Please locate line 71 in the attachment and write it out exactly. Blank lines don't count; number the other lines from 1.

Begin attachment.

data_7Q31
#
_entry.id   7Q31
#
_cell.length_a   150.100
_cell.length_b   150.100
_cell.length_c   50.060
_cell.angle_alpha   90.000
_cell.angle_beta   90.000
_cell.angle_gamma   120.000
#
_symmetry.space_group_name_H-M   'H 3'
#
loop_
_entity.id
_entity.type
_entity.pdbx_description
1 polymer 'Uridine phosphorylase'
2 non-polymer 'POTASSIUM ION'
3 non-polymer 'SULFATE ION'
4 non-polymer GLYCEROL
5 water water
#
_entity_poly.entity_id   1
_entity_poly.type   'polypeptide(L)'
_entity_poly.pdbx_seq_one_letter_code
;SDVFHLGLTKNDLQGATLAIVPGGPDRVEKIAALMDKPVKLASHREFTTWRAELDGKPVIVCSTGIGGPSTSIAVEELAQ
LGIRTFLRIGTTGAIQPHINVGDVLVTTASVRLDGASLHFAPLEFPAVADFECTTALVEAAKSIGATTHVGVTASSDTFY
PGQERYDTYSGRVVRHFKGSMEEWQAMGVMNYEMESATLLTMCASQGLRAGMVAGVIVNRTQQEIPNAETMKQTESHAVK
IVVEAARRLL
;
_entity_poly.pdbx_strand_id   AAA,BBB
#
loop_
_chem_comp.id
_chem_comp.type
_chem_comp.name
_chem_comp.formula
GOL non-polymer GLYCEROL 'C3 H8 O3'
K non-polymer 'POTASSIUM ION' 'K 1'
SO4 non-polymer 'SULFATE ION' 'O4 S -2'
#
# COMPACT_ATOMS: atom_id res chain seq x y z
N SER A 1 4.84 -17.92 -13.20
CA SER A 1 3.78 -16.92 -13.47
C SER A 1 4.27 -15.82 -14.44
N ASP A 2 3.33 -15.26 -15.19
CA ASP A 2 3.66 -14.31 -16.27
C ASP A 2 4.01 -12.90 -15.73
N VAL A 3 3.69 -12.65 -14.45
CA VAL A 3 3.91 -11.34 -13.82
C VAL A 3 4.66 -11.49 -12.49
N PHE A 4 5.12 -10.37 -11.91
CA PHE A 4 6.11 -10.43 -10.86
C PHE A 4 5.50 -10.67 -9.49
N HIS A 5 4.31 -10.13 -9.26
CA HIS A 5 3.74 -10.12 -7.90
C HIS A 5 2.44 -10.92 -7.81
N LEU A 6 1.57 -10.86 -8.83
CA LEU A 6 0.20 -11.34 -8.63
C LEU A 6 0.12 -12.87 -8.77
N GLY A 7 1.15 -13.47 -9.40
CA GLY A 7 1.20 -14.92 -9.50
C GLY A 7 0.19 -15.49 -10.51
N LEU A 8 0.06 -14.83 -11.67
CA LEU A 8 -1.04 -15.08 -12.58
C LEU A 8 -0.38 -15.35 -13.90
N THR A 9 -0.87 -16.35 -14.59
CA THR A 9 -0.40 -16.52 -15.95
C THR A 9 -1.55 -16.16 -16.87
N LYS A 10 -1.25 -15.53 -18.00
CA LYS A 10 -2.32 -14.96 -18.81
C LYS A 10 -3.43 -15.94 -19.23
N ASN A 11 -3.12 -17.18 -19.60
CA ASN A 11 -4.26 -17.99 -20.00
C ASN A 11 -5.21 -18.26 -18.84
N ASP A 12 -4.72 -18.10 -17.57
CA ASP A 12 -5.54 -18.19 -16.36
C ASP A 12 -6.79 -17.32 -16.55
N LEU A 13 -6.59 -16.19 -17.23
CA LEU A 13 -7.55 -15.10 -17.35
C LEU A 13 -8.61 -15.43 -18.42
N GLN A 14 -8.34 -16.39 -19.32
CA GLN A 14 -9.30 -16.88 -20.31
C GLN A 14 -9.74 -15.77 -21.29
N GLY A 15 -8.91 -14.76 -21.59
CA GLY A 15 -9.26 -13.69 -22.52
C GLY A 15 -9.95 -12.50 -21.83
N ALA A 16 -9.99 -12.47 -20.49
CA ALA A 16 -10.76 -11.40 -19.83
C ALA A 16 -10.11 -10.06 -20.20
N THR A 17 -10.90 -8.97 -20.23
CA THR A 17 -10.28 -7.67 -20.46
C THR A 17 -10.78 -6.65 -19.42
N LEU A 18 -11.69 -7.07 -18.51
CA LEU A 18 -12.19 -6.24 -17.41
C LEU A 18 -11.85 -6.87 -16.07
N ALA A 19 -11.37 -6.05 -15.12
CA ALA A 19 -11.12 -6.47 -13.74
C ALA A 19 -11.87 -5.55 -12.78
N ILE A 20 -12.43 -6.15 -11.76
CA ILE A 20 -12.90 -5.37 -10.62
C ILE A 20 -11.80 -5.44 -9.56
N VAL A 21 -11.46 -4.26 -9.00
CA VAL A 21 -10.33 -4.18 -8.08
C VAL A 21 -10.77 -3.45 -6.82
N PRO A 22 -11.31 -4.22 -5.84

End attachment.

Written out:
N LYS A 10 -1.25 -15.53 -18.00